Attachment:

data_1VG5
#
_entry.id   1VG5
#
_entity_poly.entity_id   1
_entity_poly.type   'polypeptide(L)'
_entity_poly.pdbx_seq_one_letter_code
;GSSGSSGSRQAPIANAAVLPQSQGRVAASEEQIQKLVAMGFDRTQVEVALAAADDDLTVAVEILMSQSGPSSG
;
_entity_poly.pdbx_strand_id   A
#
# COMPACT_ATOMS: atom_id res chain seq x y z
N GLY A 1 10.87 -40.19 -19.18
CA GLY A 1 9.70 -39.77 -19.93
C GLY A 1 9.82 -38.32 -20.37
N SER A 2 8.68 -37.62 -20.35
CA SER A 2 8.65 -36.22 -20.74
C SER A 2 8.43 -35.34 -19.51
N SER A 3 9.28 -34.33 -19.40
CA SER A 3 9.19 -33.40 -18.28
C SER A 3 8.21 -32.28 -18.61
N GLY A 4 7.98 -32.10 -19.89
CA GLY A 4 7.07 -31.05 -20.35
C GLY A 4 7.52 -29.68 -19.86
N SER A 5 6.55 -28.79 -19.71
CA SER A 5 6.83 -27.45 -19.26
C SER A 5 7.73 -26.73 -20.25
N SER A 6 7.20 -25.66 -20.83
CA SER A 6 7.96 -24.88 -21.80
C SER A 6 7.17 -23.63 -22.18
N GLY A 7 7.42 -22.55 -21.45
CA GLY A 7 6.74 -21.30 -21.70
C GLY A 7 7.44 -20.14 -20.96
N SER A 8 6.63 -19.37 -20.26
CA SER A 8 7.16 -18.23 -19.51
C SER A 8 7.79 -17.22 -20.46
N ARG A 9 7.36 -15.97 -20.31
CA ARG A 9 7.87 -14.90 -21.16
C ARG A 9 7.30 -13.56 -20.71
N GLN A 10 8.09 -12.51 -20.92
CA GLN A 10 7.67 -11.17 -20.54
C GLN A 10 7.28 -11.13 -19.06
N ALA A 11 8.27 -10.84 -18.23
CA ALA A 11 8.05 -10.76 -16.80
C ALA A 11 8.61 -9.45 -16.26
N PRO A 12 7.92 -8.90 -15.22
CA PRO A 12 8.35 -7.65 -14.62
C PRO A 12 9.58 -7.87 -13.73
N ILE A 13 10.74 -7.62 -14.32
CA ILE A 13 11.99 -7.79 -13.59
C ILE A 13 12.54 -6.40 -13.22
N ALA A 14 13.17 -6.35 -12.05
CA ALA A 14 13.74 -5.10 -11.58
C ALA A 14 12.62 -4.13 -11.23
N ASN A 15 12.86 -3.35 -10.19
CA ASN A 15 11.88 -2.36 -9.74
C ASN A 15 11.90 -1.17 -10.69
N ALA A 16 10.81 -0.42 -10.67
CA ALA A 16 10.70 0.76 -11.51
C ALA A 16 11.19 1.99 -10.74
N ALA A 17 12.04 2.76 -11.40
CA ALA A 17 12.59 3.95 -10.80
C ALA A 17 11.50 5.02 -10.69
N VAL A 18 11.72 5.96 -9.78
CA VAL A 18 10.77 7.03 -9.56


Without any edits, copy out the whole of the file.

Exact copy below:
data_1VG5
#
_entry.id   1VG5
#
_entity_poly.entity_id   1
_entity_poly.type   'polypeptide(L)'
_entity_poly.pdbx_seq_one_letter_code
;GSSGSSGSRQAPIANAAVLPQSQGRVAASEEQIQKLVAMGFDRTQVEVALAAADDDLTVAVEILMSQSGPSSG
;
_entity_poly.pdbx_strand_id   A
#
# COMPACT_ATOMS: atom_id res chain seq x y z
N GLY A 1 10.87 -40.19 -19.18
CA GLY A 1 9.70 -39.77 -19.93
C GLY A 1 9.82 -38.32 -20.37
N SER A 2 8.68 -37.62 -20.35
CA SER A 2 8.65 -36.22 -20.74
C SER A 2 8.43 -35.34 -19.51
N SER A 3 9.28 -34.33 -19.40
CA SER A 3 9.19 -33.40 -18.28
C SER A 3 8.21 -32.28 -18.61
N GLY A 4 7.98 -32.10 -19.89
CA GLY A 4 7.07 -31.05 -20.35
C GLY A 4 7.52 -29.68 -19.86
N SER A 5 6.55 -28.79 -19.71
CA SER A 5 6.83 -27.45 -19.26
C SER A 5 7.73 -26.73 -20.25
N SER A 6 7.20 -25.66 -20.83
CA SER A 6 7.96 -24.88 -21.80
C SER A 6 7.17 -23.63 -22.18
N GLY A 7 7.42 -22.55 -21.45
CA GLY A 7 6.74 -21.30 -21.70
C GLY A 7 7.44 -20.14 -20.96
N SER A 8 6.63 -19.37 -20.26
CA SER A 8 7.16 -18.23 -19.51
C SER A 8 7.79 -17.22 -20.46
N ARG A 9 7.36 -15.97 -20.31
CA ARG A 9 7.87 -14.90 -21.16
C ARG A 9 7.30 -13.56 -20.71
N GLN A 10 8.09 -12.51 -20.92
CA GLN A 10 7.67 -11.17 -20.54
C GLN A 10 7.28 -11.13 -19.06
N ALA A 11 8.27 -10.84 -18.23
CA ALA A 11 8.05 -10.76 -16.80
C ALA A 11 8.61 -9.45 -16.26
N PRO A 12 7.92 -8.90 -15.22
CA PRO A 12 8.35 -7.65 -14.62
C PRO A 12 9.58 -7.87 -13.73
N ILE A 13 10.74 -7.62 -14.32
CA ILE A 13 11.99 -7.79 -13.59
C ILE A 13 12.54 -6.40 -13.22
N ALA A 14 13.17 -6.35 -12.05
CA ALA A 14 13.74 -5.10 -11.58
C ALA A 14 12.62 -4.13 -11.23
N ASN A 15 12.86 -3.35 -10.19
CA ASN A 15 11.88 -2.36 -9.74
C ASN A 15 11.90 -1.17 -10.69
N ALA A 16 10.81 -0.42 -10.67
CA ALA A 16 10.70 0.76 -11.51
C ALA A 16 11.19 1.99 -10.74
N ALA A 17 12.04 2.76 -11.40
CA ALA A 17 12.59 3.95 -10.80
C ALA A 17 11.50 5.02 -10.69
N VAL A 18 11.72 5.96 -9.78
CA VAL A 18 10.77 7.03 -9.56